I have never had an opportunity to verify that pathogen’s theory until 10 years when I got the Health Analytical Tool. Referring my patients to a GP to test for E Coli , Klebsiella pneumonia, Human Cytomegalovirus (CMV) would be futile and my patients and I would probably be ridiculed by the medical profession. “What these pathogens have to do with their elevated cholesterol?” a GP would say.
Oh yes, they do, and big times!
What I have noticed in patients with elevated cholesterol and heart problems or at risk of stroke while putting them on the Health Analytical Tool that there was a systemic CMV, Ecoli, Pseudomonas or other infections. I have seen CMV damaging the heart valves or “nibbling” on the wall of the left heart ventricle.
The role of infections in chronic heart failure has been studied by Dr. Mathias Rauchhaus and his team at the Medical Department, Martin-Luther-University in Halle, Germany (Universitätsklinik und Poliklinik für Innere Medizin III, Martin-Luther-Universität, Halle). They found that the strongest predictor of death for patients with chronic heart failure was the concentration of cytokines in the blood, in particular in patients with heart failure due to coronary heart disease.8 To explain their finding they suggested that bacteria from the gut may more easily penetrate into the tissues when the pressure in the abdominal veins is increased because of heart failure. In accordance with this theory, they found more endotoxin in the blood of patients with congestive heart failure and edema than in patients with non-congestive heart failure without edema, and endotoxin concentrations decreased significantly when the heart’s function was improved by medical treatment.9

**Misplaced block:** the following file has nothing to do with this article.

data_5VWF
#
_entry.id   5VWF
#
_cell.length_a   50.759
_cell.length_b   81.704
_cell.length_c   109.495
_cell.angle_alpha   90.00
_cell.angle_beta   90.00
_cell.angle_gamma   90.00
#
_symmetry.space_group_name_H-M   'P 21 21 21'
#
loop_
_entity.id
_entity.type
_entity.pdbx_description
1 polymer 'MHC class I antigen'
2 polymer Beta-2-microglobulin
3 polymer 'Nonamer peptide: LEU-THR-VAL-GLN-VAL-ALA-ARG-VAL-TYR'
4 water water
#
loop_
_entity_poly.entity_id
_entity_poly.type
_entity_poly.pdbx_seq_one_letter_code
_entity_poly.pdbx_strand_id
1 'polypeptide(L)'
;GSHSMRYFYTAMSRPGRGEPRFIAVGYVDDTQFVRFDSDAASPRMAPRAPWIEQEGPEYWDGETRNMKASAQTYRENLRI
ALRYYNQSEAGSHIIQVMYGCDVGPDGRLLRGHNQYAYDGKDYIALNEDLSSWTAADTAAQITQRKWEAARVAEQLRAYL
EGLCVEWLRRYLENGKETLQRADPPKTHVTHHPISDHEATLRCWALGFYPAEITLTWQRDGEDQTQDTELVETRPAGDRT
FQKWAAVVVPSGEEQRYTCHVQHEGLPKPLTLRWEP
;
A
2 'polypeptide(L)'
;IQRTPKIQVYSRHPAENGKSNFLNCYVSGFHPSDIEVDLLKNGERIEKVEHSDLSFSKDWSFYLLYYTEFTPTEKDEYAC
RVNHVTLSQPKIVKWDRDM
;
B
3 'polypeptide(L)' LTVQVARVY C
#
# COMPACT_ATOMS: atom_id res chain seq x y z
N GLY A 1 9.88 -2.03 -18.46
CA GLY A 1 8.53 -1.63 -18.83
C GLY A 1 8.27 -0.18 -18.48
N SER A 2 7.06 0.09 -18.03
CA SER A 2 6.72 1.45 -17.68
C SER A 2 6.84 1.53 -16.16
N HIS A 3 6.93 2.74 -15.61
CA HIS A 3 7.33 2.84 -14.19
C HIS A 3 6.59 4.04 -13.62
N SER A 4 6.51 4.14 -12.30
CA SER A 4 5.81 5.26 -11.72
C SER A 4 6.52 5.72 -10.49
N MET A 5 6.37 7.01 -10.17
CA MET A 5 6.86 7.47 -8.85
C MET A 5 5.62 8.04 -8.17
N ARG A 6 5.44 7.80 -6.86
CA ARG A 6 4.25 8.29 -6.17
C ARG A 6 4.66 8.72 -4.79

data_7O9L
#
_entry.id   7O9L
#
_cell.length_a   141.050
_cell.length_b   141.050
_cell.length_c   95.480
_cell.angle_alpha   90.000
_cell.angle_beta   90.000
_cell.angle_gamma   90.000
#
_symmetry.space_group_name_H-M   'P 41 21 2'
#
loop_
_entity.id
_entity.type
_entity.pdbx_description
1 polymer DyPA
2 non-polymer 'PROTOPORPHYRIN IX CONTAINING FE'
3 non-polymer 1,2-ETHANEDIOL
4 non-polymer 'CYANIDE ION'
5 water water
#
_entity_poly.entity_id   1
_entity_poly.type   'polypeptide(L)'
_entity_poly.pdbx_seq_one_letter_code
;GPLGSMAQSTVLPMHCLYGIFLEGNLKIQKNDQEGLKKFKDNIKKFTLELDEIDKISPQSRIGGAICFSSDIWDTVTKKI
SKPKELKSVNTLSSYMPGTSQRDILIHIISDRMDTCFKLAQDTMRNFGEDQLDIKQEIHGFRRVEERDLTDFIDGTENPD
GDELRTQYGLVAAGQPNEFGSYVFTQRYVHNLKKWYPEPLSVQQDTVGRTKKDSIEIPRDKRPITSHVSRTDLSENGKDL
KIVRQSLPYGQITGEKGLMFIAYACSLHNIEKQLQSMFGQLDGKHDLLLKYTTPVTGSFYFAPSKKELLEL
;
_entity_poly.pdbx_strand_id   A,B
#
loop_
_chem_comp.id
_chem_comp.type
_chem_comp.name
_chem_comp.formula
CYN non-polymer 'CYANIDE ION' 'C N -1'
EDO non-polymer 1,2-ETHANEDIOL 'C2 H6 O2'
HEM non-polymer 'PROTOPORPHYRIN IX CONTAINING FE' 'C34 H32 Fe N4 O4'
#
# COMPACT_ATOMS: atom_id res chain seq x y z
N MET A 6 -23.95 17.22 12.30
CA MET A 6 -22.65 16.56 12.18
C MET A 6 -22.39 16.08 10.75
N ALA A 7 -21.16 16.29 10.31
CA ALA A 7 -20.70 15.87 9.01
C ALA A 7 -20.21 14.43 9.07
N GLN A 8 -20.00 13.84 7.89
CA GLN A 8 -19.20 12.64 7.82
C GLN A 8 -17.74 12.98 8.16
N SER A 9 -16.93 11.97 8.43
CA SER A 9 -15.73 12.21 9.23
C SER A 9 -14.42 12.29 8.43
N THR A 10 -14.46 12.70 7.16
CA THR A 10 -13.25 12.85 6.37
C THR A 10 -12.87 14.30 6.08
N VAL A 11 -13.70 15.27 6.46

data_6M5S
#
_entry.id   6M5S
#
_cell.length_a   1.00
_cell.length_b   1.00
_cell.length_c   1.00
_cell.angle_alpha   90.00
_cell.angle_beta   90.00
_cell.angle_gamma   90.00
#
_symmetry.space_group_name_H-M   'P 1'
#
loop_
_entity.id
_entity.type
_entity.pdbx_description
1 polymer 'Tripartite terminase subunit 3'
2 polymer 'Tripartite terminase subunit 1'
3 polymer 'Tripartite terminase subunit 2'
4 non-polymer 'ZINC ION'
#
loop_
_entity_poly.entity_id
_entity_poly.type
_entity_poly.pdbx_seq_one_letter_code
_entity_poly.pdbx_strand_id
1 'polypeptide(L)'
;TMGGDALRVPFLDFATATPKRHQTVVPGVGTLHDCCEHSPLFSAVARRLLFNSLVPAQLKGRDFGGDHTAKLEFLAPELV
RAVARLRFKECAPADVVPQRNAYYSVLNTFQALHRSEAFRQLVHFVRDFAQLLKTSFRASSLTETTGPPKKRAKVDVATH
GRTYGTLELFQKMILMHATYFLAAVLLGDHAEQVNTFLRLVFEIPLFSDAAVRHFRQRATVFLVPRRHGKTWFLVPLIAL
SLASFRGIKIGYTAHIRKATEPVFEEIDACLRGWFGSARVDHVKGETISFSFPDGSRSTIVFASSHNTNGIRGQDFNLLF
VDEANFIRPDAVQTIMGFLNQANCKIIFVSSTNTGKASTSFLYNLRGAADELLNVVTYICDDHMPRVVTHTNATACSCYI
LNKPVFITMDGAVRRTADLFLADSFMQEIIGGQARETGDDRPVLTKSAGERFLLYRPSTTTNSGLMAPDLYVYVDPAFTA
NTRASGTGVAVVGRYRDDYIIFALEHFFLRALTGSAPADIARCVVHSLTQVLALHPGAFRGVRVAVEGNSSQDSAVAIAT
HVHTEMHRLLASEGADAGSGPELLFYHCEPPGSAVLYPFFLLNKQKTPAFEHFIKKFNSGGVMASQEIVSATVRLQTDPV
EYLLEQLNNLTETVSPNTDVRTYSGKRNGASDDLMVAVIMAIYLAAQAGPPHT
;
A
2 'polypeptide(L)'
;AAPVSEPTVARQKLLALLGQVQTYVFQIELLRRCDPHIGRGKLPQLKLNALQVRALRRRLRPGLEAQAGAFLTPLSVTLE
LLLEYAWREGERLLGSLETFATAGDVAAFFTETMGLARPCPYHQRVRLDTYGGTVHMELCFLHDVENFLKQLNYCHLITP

So in plain English, it means, that those pathogens penetrate from the gut into the tissues of the failing heart, and endotoxins from those pathogens are entering the blood as well. This is where cholesterol comes to bind those endotoxins and this is why cholesterol is elevated.
So how do I treat my heart patients?
Once I establish what pathogen I am dealing with, I commence the eradication of those pathogen’s with herbs, I reduce inflammation, heal the gut permeability, and support affected body organ: heart or brain or both with herbs and natural supplements and diet. I put a patient on intense 4.5 months coronary arteries cleaning program and retest at the end of the program. Depending on the level of blockages of the coronary arteries I have 4 -27% reduction in arterial plaque. That is a lot considering that even a 2% reduction can improve the quality of a patient’s life or even save it.
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(02) 4854 0205
Danuta Hulajko is a holistic practitioner, international speaker, and the founder & practitioner at the DH Natural Medicine Clinic and www.healingremedies.com.au in the Southern Highlands
Danuta specialises in Allergies, Anti-Aging, Auto-Immune Conditions, Cardiovascular Conditions, Female Reproductive, Menopause, Mould Toxicity, Skin Conditions, Stress and Insomnia and Thyroid Dysfunction.
For more information please go to our website. You can also follow Danuta Hulajko’s work, events, seminars, expos, latest health research, her health tips and advice on Facebook, LinkedIn and Instagram.